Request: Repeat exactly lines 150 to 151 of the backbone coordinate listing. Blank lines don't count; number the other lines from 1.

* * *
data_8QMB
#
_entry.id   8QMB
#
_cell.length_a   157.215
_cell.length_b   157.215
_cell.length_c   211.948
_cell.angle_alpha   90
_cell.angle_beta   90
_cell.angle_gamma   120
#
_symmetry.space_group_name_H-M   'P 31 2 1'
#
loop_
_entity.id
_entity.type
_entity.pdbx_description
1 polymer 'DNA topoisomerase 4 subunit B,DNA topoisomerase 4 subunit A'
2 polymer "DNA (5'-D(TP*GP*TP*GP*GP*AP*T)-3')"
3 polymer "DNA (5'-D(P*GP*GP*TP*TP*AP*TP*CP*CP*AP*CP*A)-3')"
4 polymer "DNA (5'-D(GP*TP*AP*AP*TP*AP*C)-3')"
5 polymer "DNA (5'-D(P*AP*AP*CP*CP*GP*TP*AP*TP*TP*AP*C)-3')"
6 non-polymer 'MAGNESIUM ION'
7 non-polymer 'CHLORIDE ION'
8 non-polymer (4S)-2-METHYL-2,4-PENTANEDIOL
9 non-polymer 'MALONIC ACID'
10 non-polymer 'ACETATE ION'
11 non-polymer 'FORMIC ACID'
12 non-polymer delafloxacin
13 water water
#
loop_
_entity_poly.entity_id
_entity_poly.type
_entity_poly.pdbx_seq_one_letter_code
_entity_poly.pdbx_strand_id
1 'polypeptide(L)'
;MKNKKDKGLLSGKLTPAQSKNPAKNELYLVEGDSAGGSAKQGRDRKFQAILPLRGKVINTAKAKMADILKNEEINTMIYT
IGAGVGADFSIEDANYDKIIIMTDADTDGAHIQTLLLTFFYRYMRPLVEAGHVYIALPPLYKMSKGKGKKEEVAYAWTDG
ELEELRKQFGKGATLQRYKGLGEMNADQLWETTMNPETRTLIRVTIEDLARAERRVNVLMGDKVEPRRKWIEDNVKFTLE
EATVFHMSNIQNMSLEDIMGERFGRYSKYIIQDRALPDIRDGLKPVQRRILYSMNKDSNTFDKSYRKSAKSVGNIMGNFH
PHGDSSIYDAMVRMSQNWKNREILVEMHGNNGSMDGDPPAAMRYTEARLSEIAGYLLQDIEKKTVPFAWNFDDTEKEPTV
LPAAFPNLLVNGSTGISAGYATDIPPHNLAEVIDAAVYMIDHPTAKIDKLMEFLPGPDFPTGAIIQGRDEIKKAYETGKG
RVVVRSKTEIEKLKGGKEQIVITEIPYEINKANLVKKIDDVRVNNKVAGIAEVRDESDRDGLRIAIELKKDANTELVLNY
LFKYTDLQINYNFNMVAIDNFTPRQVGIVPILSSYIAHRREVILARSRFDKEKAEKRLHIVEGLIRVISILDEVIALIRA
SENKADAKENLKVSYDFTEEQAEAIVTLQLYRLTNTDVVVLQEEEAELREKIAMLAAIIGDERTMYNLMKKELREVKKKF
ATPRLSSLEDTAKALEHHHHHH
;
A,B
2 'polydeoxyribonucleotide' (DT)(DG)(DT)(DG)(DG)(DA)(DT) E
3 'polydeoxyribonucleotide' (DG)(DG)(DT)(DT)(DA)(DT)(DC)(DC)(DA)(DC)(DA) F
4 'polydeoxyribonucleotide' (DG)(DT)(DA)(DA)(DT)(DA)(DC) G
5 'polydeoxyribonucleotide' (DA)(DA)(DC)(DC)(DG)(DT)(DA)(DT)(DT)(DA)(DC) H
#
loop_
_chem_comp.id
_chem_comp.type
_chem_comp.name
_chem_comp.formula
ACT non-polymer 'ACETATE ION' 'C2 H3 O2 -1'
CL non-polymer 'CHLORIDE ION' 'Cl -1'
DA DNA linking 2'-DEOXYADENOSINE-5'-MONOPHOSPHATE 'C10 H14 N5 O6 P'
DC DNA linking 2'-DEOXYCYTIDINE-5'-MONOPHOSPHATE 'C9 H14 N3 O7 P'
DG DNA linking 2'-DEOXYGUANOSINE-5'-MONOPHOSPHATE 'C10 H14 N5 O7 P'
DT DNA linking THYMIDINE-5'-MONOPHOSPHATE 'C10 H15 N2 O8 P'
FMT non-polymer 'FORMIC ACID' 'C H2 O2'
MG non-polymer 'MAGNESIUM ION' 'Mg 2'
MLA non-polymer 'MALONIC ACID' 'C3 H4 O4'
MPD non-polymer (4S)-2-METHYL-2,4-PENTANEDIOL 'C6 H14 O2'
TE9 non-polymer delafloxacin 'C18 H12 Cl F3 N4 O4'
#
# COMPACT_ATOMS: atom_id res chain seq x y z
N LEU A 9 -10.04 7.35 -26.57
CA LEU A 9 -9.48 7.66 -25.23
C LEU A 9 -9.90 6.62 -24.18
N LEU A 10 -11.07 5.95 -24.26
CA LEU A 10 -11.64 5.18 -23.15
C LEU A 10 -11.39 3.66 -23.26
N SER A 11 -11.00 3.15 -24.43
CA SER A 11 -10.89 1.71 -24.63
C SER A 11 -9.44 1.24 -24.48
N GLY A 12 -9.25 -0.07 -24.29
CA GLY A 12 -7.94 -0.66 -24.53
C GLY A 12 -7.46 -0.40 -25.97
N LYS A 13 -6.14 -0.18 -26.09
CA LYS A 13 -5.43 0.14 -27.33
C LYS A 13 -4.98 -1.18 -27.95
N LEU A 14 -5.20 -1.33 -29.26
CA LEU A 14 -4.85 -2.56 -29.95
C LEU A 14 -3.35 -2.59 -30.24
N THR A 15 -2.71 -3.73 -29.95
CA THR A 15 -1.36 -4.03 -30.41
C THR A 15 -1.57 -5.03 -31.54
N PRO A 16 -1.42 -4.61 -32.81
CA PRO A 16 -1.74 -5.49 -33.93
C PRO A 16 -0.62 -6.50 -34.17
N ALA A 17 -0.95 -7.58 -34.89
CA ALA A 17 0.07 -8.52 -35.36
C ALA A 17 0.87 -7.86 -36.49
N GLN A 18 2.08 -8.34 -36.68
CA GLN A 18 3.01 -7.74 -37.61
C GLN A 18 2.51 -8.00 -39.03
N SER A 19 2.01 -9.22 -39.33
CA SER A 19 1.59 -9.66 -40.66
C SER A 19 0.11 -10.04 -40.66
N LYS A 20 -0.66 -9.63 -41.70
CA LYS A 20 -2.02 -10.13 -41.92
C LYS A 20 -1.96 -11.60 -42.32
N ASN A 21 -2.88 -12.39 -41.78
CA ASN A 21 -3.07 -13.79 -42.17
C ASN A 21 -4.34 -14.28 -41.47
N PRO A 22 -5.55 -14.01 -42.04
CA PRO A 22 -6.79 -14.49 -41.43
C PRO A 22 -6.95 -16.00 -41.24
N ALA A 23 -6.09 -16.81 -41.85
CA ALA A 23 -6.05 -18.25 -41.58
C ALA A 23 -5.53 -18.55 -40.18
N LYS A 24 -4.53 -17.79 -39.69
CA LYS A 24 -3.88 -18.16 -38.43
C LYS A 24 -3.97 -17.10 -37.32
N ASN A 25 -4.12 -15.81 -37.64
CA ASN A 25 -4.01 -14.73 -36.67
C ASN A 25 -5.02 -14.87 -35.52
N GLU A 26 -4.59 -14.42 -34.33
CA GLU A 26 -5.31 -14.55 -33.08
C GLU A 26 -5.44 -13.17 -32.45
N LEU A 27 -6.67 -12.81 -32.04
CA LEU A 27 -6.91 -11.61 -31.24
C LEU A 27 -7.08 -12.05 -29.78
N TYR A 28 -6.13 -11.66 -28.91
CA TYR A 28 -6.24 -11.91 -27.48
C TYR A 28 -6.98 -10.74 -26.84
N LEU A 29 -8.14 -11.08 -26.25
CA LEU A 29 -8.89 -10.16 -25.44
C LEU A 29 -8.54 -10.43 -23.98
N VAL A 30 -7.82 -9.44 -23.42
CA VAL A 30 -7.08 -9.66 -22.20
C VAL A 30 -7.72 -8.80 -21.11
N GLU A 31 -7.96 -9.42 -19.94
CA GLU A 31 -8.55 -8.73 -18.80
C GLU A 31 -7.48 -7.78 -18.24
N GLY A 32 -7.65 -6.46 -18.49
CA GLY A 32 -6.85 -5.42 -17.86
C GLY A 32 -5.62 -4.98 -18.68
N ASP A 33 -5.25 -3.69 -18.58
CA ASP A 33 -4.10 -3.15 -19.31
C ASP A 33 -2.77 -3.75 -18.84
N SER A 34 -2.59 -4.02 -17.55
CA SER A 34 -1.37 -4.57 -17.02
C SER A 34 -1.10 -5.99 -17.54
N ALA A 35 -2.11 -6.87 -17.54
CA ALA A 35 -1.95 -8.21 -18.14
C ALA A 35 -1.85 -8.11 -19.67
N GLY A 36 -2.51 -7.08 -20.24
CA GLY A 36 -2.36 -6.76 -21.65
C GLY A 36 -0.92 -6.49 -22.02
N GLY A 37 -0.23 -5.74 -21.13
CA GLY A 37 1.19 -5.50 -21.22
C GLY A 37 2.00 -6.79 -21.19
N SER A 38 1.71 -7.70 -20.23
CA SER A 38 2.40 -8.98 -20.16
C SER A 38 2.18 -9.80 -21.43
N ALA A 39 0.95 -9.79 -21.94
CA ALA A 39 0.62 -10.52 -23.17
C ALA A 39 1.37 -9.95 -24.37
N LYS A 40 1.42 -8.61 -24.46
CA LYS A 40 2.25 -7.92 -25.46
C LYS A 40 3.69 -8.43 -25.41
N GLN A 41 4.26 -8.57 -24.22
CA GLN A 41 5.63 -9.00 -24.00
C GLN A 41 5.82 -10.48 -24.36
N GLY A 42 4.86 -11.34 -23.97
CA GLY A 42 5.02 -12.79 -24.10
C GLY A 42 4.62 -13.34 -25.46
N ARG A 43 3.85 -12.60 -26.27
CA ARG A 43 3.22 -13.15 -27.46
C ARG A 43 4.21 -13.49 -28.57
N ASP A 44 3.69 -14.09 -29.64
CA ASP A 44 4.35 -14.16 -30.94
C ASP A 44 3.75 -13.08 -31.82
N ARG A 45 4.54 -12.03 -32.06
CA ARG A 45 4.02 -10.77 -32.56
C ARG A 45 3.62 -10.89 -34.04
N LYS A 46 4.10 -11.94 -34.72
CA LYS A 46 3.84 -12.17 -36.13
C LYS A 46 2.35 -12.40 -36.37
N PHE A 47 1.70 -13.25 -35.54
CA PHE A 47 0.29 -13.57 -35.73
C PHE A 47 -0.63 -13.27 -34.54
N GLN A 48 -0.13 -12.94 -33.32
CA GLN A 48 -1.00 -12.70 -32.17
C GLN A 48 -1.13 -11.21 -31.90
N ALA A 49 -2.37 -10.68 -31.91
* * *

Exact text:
C SER A 34 -1.10 -5.99 -17.54
N ALA A 35 -2.11 -6.87 -17.54